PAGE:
Monday, April 09, 2007

Weather, Water, Energy 4-9-07

Like we needed to hear this. Turns out that abrupt climate change has occurred in recent history in specific locations much more often than climatologists had thought. Which is what you expect in complex dynamic systems. Know what else you would expect eventually? An abrupt total systemic change. Uh-oh. . . . A couple of stories from different coasts, both about states facing up to their needs to make major decisions about their water systems and how they maintain them in the face of climate change--CA and SC. . . . Speaking of water, Kazakhstan has gotten a $126m. loan from the World Bank to try to salvage the northern porton of the Aral Sea, which got screwed like almost everything else by the Soviets. If it works, they might have a future. . . . A bipartisan Congressional call for a first-ever "national intelligence estimate" on global warming, including how water and food will likely be national security issues as well the effect of changed oceans. Could have a chance if not for that person in the White House. . . . You might think the winds, geo-thermal, and bio-materials in HA would make that state pretty energy-independent. Well, you'd be waaayyyy wrong. But they're trying to doing something about it finally. . . . That second IPCC report has very little good in it for New Orleans. Let all those white Repub opportunists take the place over and invest their bucks in it. Its future is worse than Kazakhstan's, according to the scientists. . . . Remember that poor global warming scientist who said the worst of global warming couldn't happen "because we can't be that stupid"? Turns out he took a giant load of crap for that particular naivete, but he got to lead a Newsweek feature on the inordinate amount of time it's taken for people (including Newsweek, we must point out) to accept the data on global warming that's been out there for decades now. So now we have an issue of the magazine devoted to the problem. Better late than never. Read and learn. . . . Finally, a study of likely political responses to the challenges of global warming and its buddies, water and energy shortage, particularly the odds that wealthy nations will do something, especially to help the poorer nations that look to get hammered first. The short version of the analysis of the six most likely scenarios? "[The authors] surmise that the political will doesn't exist to keep the temperatures down."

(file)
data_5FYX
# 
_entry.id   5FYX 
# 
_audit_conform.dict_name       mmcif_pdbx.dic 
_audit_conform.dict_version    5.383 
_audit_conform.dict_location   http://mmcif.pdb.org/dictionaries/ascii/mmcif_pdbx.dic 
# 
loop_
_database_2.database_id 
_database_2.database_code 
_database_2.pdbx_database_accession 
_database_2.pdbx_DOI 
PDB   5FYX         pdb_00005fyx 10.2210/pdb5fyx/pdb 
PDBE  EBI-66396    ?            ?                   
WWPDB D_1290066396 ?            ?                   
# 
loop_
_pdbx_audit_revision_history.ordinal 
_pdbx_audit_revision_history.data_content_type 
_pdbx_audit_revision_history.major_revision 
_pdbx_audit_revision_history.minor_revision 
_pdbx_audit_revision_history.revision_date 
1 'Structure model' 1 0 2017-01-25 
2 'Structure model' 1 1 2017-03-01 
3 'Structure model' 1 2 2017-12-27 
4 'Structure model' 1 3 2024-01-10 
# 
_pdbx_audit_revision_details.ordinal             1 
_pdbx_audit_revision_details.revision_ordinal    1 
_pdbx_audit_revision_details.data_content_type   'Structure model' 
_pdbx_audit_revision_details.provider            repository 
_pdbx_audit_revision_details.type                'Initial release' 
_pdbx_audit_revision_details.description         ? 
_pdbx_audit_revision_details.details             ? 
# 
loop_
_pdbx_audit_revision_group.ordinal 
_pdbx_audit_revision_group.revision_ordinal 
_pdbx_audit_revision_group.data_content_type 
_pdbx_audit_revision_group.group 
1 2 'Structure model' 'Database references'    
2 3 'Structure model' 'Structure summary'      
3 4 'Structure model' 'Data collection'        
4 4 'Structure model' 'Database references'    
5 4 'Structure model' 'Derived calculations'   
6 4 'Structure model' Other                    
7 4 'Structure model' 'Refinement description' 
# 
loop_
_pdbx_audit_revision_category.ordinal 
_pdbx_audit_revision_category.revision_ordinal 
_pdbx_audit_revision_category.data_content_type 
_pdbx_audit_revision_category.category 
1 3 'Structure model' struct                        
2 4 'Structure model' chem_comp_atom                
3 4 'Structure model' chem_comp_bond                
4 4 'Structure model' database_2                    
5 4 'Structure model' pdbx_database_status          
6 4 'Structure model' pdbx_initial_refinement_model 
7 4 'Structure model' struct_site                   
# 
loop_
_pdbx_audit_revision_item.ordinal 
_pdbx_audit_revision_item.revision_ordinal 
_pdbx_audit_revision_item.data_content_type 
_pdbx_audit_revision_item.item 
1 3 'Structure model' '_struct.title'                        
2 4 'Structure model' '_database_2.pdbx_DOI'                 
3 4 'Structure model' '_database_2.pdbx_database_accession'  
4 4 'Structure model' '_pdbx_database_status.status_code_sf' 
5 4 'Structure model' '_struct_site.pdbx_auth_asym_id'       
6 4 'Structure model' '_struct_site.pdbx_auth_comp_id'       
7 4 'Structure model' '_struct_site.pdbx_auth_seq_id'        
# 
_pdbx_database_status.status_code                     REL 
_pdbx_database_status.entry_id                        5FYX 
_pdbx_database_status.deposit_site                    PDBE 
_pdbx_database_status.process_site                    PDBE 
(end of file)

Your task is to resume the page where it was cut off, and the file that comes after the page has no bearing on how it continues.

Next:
But . . . but "we can't be that stupid."